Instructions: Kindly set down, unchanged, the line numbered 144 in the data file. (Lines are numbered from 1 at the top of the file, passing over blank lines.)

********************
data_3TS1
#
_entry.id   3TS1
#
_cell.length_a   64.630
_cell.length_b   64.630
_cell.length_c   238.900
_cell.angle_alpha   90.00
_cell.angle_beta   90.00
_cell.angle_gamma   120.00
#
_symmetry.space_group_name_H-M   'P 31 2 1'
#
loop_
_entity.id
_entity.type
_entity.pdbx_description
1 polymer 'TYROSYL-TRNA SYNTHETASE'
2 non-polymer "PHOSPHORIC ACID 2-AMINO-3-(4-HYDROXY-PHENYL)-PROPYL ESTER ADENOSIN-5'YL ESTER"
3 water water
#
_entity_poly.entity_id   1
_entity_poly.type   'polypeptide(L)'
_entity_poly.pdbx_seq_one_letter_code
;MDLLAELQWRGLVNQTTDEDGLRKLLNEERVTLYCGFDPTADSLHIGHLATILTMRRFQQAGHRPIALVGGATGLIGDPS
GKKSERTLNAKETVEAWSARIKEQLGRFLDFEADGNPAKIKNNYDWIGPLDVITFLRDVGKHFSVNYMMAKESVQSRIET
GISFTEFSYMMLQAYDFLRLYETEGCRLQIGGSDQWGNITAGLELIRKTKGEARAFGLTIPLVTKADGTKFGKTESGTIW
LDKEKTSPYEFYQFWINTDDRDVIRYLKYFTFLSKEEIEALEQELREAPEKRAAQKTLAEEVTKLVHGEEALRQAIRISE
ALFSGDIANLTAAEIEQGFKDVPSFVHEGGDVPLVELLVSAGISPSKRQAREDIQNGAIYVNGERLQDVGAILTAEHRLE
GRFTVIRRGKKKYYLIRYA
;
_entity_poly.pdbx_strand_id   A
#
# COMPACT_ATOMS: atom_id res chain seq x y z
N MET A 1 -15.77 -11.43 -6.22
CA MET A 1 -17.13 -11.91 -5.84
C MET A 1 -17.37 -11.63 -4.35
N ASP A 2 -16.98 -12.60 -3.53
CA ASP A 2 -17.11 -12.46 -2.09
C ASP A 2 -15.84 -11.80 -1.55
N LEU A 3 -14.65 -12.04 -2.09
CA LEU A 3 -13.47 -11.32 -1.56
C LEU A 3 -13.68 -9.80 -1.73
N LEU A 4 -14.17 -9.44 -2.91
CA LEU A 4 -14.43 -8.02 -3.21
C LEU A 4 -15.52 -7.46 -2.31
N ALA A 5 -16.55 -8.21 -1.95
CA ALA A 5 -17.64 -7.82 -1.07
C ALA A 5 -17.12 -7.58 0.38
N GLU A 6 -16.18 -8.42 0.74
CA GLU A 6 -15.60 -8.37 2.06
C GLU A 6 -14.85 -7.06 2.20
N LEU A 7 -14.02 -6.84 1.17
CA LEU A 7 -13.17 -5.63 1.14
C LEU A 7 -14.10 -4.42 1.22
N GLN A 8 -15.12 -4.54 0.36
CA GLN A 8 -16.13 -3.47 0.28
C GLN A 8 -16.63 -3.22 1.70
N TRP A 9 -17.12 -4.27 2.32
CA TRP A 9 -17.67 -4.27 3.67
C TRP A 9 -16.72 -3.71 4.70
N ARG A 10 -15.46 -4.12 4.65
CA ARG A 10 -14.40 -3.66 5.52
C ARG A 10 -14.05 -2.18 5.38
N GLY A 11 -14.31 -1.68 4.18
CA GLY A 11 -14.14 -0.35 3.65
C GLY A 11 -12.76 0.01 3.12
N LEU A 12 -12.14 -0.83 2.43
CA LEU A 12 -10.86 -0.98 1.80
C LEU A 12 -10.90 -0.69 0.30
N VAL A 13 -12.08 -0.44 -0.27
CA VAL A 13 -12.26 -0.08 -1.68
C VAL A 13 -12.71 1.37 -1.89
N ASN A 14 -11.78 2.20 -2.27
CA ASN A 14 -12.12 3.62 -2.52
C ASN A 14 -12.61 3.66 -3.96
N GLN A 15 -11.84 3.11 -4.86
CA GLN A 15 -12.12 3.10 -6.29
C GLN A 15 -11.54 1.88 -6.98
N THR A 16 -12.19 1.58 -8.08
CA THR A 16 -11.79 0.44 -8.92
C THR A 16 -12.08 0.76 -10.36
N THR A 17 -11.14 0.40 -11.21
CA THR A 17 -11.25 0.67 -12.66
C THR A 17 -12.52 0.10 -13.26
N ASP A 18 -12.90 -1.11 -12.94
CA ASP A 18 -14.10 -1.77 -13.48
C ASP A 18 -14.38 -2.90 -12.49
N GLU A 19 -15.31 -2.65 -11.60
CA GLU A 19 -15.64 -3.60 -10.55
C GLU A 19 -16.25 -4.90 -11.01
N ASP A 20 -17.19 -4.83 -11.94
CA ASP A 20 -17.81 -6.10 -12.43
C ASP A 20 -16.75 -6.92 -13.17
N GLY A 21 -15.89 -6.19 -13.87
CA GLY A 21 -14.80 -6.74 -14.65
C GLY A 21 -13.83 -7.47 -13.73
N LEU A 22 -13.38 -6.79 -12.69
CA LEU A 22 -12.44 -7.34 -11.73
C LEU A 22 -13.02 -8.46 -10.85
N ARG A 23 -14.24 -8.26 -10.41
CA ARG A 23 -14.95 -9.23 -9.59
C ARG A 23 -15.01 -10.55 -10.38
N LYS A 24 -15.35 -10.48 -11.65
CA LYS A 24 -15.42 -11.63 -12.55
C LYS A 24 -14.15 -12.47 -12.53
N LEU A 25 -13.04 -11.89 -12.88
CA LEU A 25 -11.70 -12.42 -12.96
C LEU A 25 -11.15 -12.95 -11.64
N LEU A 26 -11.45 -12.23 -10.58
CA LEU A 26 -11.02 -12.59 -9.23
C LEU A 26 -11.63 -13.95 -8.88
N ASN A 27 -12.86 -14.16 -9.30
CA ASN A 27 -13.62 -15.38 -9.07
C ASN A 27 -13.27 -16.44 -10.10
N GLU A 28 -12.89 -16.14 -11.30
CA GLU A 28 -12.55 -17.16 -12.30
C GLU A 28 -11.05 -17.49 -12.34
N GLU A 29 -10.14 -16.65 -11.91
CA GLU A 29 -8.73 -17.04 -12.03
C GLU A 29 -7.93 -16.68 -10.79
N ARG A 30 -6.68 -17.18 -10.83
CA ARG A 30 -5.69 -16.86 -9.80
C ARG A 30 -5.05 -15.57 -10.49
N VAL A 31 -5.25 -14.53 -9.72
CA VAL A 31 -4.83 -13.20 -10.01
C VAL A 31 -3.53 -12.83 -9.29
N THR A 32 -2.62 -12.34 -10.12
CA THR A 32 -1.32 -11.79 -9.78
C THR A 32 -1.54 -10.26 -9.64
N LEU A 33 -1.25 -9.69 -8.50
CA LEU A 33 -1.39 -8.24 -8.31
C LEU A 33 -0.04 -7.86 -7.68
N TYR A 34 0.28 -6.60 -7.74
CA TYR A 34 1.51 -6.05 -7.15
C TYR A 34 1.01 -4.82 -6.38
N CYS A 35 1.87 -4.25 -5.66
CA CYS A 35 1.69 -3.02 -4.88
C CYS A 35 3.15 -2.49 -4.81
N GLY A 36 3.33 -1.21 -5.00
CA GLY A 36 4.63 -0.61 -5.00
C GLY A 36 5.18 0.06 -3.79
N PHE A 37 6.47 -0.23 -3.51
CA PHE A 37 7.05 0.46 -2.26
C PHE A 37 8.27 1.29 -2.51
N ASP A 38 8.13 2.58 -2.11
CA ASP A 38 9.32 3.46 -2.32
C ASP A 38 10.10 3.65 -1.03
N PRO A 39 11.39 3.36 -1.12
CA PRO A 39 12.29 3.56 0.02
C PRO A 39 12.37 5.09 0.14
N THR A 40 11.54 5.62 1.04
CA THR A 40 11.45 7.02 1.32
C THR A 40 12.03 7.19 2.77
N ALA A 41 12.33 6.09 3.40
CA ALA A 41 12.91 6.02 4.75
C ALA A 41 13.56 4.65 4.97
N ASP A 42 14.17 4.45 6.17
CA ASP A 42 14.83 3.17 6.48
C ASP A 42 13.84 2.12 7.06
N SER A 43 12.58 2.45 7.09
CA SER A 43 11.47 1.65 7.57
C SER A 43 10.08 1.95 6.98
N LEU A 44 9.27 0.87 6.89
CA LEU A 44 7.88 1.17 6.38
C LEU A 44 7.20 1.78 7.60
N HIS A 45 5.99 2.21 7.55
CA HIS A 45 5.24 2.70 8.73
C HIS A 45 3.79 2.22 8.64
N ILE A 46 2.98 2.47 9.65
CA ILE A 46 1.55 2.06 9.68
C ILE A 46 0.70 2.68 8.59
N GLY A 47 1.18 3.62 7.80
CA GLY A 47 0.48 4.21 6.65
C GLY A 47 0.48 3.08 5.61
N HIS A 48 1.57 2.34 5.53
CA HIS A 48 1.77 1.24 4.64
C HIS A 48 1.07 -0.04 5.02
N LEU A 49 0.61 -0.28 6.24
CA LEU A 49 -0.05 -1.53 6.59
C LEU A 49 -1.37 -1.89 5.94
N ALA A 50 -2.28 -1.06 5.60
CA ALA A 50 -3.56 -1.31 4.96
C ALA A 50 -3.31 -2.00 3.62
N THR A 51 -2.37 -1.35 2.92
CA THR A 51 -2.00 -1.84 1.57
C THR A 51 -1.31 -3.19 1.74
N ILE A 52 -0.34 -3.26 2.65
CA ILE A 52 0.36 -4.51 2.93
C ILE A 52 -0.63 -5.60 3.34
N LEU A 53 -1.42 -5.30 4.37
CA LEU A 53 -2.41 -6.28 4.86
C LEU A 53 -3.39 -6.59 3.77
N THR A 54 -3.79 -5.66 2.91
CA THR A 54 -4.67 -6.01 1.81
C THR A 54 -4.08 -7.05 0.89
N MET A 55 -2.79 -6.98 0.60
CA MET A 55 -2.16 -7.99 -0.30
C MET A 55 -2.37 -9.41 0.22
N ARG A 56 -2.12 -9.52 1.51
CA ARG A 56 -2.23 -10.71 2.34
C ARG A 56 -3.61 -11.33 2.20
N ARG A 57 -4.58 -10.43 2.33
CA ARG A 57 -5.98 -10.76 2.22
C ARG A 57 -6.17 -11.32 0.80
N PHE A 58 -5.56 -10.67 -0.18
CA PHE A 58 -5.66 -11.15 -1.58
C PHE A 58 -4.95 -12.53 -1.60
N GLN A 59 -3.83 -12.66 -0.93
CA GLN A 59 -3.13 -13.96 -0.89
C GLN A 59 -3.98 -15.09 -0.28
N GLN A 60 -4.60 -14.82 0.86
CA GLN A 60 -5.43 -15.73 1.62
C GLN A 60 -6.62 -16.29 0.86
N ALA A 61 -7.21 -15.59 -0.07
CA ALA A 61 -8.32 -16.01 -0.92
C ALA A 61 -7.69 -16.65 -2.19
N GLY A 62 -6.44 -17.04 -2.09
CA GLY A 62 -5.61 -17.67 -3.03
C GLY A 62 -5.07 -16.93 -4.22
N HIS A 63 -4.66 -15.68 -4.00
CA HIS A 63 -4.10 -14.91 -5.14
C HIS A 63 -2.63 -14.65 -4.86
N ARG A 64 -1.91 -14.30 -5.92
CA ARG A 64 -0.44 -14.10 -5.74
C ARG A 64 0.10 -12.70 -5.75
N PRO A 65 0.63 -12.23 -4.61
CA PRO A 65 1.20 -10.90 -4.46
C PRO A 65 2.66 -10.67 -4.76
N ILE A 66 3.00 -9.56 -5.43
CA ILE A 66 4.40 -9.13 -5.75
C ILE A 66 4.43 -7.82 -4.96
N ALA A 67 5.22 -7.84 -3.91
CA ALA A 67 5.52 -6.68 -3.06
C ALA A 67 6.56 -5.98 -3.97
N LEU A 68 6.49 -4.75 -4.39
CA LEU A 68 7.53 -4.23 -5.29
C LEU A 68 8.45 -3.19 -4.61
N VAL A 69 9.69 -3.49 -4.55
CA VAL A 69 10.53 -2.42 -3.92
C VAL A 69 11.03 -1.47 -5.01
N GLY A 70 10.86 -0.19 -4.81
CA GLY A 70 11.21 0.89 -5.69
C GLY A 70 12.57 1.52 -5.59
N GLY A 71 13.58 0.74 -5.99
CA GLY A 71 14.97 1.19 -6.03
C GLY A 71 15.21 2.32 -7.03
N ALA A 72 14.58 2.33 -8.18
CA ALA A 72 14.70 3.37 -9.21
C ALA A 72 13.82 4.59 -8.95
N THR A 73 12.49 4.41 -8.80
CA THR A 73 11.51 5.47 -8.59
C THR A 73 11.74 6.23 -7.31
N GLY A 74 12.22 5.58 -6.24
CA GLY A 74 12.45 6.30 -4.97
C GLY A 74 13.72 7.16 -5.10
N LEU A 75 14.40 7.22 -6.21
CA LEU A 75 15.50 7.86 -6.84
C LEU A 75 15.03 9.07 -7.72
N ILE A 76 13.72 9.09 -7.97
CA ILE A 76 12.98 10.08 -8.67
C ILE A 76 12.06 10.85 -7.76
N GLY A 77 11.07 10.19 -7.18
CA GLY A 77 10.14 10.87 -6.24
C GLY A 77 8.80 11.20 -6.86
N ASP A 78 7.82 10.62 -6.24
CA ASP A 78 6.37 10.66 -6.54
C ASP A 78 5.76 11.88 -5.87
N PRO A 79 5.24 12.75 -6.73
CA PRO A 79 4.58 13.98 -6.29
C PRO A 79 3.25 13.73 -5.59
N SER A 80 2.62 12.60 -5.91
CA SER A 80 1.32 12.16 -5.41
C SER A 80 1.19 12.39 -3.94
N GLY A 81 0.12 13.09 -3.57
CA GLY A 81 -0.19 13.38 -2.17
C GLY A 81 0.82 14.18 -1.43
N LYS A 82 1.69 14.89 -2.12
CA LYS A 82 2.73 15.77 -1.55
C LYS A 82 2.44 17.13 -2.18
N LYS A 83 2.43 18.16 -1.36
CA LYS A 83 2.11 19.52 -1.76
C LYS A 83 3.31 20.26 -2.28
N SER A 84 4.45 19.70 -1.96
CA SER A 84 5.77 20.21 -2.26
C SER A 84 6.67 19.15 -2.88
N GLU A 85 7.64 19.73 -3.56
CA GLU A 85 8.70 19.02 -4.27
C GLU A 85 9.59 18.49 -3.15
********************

CA PHE A 37 7.05 0.46 -2.26